Higher Education News
Secretary King and senior officials got on the bus and went back to school this week during #OpportunityTour, which visited exemplary PK-12 schools and institutions of higher education and celebrated local ideas and initiatives across several southern states, including Alabama. This week’s edition of Voice from the Classroom brings us perspective from the 2008 Alabama Teacher of the Year, Dr. Pamela Harman.
After teaching for more than 20 years, I can say that everything about a new school year is exciting (except maybe having to wear shoes).
When I was a new teacher, the beginning of the school year intimidated me. I was nervous about both my content knowledge and my pedagogy. So my goals for the year focused on improving my practice and strengthening my teaching skills. I worked to deepen my science content knowledge, and I developed a repertoire of instructional skills and habits of mind necessary to promote my students’ success and capacity for life-long learning. It was difficult for me to push students’ learning because I was still honing the skills I needed to teach and evaluate it.
Now, with 20 years under my belt, I still want to improve my teaching, but my primary objective for the year is about my students — how I can push them beyond what they think they can learn. As a science teacher, I want to help my students develop the skills to master the Next Generation Science Standards. These standards require students to critically evaluate content, data and ideas, and communicate their learning through argument-driven inquiry. My primary goal is to create a classroom culture that supports students as they ask questions, collect data, summarize the evidence, and craft arguments to justify their answers to their questions.
The pressure is on me, but it’s an exciting, positive pressure. This is not how I learned science. It is more rigorous and challenging. Many students are not accustomed to taking ownership of their learning in this way. Some are reluctant to accept that they have something valuable to contribute.
From experience, I have learned that every student has untapped learning potential. This potential is released when students gain confidence in their abilities, as I continually support their learning. My hope is that I will be able to help my students move ever closer to their best version of themselves; that they will learn more than they thought they could; and they will come to expect even more from themselves. My hope for this year is that students will recognize the potential I already see in them — and strive to exceed it.
Dr. Pamela Harman is the 2008 Alabama Teacher of the Year and a member of the National Network of State Teachers of the Year (NNSTOY). Dr. Harman holds a Doctorate in Teacher Leadership, a Master of Geosciences from Mississippi State University, and a Bachelor’s Degree in Biology, Earth and Space Science from the University of Alabama at Birmingham. She has been teaching in the Hoover City School system for 20 years. She is a former member of the U.S. Marine Corps and a National Board Certified Teacher.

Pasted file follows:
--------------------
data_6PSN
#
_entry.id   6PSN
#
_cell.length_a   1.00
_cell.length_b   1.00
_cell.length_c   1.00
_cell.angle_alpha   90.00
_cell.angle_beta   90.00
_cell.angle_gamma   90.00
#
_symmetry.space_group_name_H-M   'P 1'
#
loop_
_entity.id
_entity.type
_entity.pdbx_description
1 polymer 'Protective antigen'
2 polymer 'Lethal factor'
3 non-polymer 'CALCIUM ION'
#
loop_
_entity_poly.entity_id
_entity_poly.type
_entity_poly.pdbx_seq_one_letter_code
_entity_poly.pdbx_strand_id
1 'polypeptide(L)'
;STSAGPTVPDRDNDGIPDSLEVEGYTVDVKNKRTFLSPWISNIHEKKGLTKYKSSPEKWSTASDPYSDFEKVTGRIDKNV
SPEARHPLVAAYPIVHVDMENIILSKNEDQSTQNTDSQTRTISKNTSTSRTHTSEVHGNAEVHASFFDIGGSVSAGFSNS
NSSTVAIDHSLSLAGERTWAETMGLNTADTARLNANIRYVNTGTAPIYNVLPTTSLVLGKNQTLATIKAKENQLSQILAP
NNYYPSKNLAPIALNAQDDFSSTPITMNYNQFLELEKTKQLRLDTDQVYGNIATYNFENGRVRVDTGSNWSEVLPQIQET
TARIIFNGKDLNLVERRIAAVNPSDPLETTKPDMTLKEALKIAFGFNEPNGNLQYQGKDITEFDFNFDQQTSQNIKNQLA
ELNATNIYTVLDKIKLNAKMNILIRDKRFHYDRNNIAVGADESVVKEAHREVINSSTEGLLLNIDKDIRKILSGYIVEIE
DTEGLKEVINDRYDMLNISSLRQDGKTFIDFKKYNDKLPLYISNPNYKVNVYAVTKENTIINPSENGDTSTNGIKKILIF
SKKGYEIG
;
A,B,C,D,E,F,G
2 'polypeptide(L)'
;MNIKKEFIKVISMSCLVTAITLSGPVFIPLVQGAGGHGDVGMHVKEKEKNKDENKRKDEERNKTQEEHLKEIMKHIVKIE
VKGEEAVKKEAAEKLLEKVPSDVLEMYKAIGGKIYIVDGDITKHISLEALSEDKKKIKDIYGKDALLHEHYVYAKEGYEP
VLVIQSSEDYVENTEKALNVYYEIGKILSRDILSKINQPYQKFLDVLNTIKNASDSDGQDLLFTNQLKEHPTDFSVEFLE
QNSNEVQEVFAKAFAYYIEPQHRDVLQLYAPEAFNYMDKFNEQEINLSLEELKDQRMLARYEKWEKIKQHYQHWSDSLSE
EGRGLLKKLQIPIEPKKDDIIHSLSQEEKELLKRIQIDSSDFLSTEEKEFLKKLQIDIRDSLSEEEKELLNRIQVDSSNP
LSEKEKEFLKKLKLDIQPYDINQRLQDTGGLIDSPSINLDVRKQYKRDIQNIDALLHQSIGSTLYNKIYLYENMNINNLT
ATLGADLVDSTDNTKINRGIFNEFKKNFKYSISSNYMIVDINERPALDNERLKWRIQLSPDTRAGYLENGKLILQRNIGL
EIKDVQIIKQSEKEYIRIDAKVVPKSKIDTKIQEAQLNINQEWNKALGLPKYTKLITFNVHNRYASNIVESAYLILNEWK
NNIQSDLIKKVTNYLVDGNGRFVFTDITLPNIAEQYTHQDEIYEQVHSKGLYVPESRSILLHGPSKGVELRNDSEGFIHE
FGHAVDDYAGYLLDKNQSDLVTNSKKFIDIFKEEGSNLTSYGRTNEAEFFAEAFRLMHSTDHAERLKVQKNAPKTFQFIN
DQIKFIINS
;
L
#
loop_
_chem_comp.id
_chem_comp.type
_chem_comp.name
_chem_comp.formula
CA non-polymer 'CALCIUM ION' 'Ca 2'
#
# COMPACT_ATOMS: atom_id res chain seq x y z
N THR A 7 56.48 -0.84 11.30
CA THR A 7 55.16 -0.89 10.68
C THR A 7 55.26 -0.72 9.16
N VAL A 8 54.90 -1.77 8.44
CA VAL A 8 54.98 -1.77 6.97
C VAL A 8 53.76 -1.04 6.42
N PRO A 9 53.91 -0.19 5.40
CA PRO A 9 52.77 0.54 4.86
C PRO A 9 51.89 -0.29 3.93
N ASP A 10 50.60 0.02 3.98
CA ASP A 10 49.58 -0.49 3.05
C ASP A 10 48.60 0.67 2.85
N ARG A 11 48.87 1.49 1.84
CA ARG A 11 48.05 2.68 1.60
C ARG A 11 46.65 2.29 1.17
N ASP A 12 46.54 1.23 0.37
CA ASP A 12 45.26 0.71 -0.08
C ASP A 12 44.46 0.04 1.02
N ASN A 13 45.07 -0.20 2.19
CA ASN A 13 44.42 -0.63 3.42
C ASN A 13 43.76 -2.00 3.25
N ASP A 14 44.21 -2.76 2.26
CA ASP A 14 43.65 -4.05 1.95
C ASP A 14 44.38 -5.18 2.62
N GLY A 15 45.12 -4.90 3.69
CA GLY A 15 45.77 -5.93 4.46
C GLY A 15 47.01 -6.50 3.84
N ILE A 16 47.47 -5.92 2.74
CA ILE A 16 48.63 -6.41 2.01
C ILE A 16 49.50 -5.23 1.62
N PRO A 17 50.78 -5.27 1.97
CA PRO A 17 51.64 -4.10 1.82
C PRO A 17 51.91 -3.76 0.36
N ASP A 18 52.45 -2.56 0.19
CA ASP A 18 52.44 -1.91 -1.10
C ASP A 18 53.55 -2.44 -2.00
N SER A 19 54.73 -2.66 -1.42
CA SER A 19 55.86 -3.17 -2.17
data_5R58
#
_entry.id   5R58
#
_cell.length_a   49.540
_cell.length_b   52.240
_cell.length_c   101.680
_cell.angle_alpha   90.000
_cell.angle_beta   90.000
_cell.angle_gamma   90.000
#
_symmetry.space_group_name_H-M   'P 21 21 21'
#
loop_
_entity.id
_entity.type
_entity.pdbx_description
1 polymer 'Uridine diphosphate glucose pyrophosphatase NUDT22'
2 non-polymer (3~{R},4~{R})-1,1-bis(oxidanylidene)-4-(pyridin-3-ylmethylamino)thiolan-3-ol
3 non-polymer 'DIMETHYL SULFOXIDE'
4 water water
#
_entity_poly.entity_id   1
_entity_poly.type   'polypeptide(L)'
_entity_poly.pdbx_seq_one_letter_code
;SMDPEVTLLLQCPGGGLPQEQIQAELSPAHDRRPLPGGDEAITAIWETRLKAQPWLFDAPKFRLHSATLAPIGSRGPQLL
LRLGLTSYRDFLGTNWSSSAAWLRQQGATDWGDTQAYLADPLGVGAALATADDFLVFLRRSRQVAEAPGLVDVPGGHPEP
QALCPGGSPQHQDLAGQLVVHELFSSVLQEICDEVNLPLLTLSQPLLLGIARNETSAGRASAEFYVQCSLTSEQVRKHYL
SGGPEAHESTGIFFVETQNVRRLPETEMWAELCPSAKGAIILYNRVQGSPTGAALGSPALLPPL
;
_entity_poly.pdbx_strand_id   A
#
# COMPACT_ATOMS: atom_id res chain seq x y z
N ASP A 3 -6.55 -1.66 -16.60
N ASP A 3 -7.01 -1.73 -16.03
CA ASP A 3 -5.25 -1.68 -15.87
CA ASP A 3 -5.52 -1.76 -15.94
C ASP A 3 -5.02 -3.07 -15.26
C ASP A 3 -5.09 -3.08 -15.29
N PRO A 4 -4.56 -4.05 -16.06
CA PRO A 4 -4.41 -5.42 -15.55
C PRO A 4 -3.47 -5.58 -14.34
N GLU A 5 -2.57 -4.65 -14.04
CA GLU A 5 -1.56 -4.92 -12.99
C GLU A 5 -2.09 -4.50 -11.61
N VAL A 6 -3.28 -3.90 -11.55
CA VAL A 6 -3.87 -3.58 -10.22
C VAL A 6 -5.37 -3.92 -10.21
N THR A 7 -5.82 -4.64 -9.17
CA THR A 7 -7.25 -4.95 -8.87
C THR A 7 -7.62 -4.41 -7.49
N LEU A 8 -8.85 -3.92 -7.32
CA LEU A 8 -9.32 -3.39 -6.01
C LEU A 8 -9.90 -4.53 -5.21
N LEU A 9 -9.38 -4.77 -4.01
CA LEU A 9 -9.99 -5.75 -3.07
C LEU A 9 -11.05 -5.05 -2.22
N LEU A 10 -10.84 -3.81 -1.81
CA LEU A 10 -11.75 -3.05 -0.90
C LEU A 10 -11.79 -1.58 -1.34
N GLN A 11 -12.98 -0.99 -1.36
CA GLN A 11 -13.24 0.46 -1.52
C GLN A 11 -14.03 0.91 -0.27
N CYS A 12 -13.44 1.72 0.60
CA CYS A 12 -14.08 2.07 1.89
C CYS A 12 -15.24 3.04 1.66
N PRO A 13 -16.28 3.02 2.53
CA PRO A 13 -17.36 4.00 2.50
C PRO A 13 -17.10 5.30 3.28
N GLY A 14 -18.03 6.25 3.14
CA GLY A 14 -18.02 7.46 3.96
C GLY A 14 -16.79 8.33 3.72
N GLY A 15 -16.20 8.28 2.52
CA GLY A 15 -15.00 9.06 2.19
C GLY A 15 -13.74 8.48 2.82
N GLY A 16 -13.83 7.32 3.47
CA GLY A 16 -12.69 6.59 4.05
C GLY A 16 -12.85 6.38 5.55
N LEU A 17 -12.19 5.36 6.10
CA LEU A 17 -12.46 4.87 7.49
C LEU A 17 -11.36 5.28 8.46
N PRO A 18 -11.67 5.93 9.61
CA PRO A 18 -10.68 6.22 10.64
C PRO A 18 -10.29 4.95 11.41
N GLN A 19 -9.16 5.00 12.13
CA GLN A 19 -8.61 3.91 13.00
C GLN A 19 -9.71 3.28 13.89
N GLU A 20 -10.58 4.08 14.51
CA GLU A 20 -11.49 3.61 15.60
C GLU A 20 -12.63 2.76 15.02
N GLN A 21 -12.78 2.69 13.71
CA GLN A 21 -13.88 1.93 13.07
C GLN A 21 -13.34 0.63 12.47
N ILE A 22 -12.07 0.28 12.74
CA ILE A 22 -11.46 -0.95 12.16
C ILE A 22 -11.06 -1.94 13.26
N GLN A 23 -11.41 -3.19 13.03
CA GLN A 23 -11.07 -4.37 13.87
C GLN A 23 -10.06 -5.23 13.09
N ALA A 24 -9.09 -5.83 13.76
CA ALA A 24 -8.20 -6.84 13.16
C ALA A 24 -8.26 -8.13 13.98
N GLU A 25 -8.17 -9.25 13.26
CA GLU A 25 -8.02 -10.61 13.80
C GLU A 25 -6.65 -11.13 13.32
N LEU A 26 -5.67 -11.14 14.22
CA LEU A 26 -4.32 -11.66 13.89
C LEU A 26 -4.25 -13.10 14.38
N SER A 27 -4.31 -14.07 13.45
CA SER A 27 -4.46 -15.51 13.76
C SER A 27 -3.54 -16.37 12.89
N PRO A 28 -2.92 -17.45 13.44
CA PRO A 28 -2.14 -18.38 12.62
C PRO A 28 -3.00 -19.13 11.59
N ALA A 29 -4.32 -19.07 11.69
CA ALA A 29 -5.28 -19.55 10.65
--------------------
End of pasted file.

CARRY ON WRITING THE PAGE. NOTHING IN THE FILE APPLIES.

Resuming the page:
Even though my father was a guidance counselor, choosing a college was still an overwhelming process. There were few independent reviews of colleges and no real way of knowing if the information I found was accurate. Unearthing lesser known, high quality colleges outside of my region was tough. It was even tougher to figure out if a college’s students found jobs after graduating or even graduated at all. In short, I didn’t know what I didn’t know.
The College Scorecard, called for by President Obama, solves this challenge by giving everyone – students, families, guidance counselors and non-profits – access to a whole host of data verified by the U.S. Department of Education on thousands of institutions across the nation in an easy-to-use online tool. College is still the best investment a person can make in them self—bachelor’s degree-holders earn roughly $1 million more over their lifetimes than high school graduates. The College Scorecard makes choosing between thousands of institutions easier by providing simple to understand information on institutions’ incoming students and the graduating students’ outcomes. Along with 1.5 million other folks, I’m using the Scorecard as I help my daughter in her college search.
Today, we updated the Scorecard as a part of our first annual data refresh. It includes updates to our data on college completion, debt and repayment statistics, and post-college earnings. This refresh now brings the College Scorecard to 19 years of higher education data that is made available, encompassing over 1,700 data points across 7,000 institutions. Also, we highlighted key efforts to measure accurate completion rates and other student outcomes, including the Student Achievement Measure and the Voluntary Framework of Accountability.
Since its redesign in September 2015, the Department has improved the Scorecard to make it better for you. For example:
- In December 2015, we held a Technical Review Panel with representatives of institutions, researchers, web developers, higher education associations, and other experts, where we talked about improvements to the College Scorecard website, data, and Application Programming Interface (API) – a tool to make our data more easily accessible for the development of new applications and tools by outside developers (to date, over 600 developers have accessed the Scorecard API).
- In January 2016, we added nearly 700 additional institutions that predominately grant certificates to the Scorecard for users to have even more options when searching the website.